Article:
Product Donations

In 2009, Baxter also provided $18.6 million in donations of Baxter products to 76 countries in need. This included 6,000 bags of ciprofloxacin (1,000 courses) to treat leptospirosis, a bacterial infection caused by contaminated water, donated in the aftermath of the floods caused by Typhoon Ketsana in the Philippines.

More recently, Baxter and The Baxter International Foundation committed more than $2.5 million to support disaster relief efforts in response to the January 2010 devastating earthquake in Haiti. Baxter has worked to meet the significant demands for product by collaborating closely with humanitarian aid organizations such as AmeriCares and Direct Relief International. Joint efforts with these organizations and others have yielded shipments of over 280,000 units valued at over $2.2 million. For example, Baxter worked with Direct Relief International to facilitate timely, targeted product donation support. Valued at more than $1.7 million, the 11-ton donation included a variety of antibiotics, IV solutions and other vital medical products.

"These supplies were desperately needed for the doctors and other medical professionals treating patients injured during the quake," said Direct Relief's Emergency Response Director Brett Williams, who is managing Direct Relief's response in Haiti. "They helped replenish resources, which were rapidly dwindling."

Additionally, The Baxter International Foundation approved $350,000 in grants to organizations such as The American Red Cross, CARE and Project Hope, to support both immediate and longer-term needs in Haiti, with a focus on health-related efforts. The Foundation also activated its Employee Disaster Relief Matching Gift Program, matching $150,000 in employee contributions.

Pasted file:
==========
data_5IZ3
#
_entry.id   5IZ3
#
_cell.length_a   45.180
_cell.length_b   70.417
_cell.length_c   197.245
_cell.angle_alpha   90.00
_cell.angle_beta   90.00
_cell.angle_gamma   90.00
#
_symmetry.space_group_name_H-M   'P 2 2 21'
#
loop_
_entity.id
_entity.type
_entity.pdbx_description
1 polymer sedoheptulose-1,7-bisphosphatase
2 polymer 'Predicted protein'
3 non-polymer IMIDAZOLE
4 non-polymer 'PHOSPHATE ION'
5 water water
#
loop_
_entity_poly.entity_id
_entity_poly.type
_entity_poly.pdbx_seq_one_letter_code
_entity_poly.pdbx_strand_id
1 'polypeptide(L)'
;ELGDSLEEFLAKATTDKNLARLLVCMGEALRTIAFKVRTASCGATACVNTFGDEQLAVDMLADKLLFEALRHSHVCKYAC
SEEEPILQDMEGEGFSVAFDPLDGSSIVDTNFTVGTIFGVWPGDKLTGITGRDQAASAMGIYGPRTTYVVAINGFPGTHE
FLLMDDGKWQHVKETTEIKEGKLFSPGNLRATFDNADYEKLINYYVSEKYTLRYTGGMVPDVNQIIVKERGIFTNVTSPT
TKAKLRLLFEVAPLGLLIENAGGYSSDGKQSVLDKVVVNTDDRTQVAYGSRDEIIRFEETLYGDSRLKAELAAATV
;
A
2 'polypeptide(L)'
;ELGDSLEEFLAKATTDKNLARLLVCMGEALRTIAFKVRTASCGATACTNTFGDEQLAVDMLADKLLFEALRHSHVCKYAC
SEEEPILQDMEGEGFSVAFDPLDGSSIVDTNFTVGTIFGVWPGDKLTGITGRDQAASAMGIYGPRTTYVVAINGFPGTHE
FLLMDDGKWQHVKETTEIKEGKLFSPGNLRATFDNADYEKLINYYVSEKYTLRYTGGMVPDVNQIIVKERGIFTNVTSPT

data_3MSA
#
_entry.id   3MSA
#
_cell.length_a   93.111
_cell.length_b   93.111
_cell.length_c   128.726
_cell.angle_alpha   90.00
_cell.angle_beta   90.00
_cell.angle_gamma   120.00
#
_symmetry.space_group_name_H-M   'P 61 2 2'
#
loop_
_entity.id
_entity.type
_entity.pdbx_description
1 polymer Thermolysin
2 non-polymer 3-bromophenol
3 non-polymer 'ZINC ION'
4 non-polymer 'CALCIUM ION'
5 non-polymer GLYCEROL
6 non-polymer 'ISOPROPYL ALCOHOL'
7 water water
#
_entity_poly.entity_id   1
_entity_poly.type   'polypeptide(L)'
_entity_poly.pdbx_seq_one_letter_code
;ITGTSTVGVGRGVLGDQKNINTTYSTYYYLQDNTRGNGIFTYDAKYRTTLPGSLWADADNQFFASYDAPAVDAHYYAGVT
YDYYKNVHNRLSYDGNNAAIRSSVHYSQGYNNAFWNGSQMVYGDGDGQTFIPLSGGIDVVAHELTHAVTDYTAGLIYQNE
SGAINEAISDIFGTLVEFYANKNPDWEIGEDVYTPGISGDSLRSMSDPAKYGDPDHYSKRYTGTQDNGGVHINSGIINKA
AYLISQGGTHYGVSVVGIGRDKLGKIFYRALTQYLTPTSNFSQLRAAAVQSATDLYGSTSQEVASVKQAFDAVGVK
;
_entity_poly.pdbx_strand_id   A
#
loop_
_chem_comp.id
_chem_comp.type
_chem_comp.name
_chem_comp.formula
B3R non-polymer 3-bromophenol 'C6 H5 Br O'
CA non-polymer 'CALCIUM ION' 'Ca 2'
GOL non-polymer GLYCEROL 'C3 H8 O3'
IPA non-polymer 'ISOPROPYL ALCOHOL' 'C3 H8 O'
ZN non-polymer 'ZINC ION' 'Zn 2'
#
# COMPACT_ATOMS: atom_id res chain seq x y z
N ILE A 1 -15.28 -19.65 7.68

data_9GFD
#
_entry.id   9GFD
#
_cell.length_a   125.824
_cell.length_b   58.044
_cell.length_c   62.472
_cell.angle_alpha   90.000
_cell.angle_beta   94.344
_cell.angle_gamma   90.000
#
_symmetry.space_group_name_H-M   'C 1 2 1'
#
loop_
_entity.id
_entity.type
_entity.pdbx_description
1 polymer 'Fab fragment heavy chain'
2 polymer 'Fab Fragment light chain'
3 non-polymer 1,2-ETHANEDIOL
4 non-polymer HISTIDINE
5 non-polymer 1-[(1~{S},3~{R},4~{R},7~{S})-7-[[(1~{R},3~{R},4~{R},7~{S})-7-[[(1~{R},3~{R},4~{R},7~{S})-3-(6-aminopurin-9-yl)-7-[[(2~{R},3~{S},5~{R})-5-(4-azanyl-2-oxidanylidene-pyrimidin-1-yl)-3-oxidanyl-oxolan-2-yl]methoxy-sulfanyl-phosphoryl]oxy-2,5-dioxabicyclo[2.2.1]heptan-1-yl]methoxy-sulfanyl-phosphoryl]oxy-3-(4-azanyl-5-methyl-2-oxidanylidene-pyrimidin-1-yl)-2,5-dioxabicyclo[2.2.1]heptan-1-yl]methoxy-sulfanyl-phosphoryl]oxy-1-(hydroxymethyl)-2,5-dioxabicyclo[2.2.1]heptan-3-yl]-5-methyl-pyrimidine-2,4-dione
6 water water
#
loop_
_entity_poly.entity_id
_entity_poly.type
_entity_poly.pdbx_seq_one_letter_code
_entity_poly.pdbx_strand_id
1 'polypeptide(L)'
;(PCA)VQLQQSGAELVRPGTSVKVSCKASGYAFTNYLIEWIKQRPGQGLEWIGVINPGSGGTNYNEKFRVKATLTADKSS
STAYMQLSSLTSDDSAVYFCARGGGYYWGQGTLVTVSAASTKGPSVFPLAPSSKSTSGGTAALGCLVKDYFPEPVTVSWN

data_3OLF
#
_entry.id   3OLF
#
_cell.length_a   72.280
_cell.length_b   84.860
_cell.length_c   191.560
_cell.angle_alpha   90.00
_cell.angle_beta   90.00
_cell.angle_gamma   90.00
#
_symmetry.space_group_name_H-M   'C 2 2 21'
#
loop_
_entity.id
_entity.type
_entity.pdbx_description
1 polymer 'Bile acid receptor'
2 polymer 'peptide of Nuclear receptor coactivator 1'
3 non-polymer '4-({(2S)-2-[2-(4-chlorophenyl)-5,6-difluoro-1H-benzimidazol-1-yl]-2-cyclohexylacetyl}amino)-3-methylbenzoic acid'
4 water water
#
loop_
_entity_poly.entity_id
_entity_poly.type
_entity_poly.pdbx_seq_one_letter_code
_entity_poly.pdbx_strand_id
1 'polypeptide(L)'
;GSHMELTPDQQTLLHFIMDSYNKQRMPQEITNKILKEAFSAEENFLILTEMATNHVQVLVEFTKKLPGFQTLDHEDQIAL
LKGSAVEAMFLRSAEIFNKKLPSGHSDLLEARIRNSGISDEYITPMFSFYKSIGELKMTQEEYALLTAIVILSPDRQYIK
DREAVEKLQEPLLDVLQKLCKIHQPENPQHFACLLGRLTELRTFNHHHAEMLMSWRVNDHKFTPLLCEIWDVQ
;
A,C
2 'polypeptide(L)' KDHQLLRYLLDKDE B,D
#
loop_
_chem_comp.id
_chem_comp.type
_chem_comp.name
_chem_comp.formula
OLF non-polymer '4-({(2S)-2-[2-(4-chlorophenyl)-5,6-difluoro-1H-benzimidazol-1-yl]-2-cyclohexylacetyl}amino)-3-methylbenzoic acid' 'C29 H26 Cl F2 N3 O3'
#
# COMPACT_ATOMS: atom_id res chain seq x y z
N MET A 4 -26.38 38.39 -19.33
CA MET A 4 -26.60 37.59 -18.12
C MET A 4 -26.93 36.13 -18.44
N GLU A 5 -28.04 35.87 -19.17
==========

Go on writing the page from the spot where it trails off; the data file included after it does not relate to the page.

Employee Volunteerism

In 2009, more than 6,500 Baxter employees spent 159,000 hours volunteering in their communities, such as working at a hospital or food pantry, participating in community park clean-up days, or teaching at a local school.

In October of last year, for instance, 2,400 Baxter employees across the Asia Pacific region took part in "Make a Meaningful Difference Month," participating in service projects supporting those who are underserved or have special needs. As part of the company's commitment to education and healthcare, 25 volunteers from Baxter India partnered with Search Years, a non-governmental organization dedicated to helping children and adolescents realize their full potential. Led by Dr. Ashok Moharana, the Director for Medical Affairs in the region, the employees provided free check-ups and lectures on maintaining basic hygiene and sanitation, and distributed hygiene and medical kits for common childhood ailments. In Taiwan, 100 volunteers collected books to help rebuild the Ping Duan Junior High School library, which had been destroyed by Typhoon Morakot in August of 2009.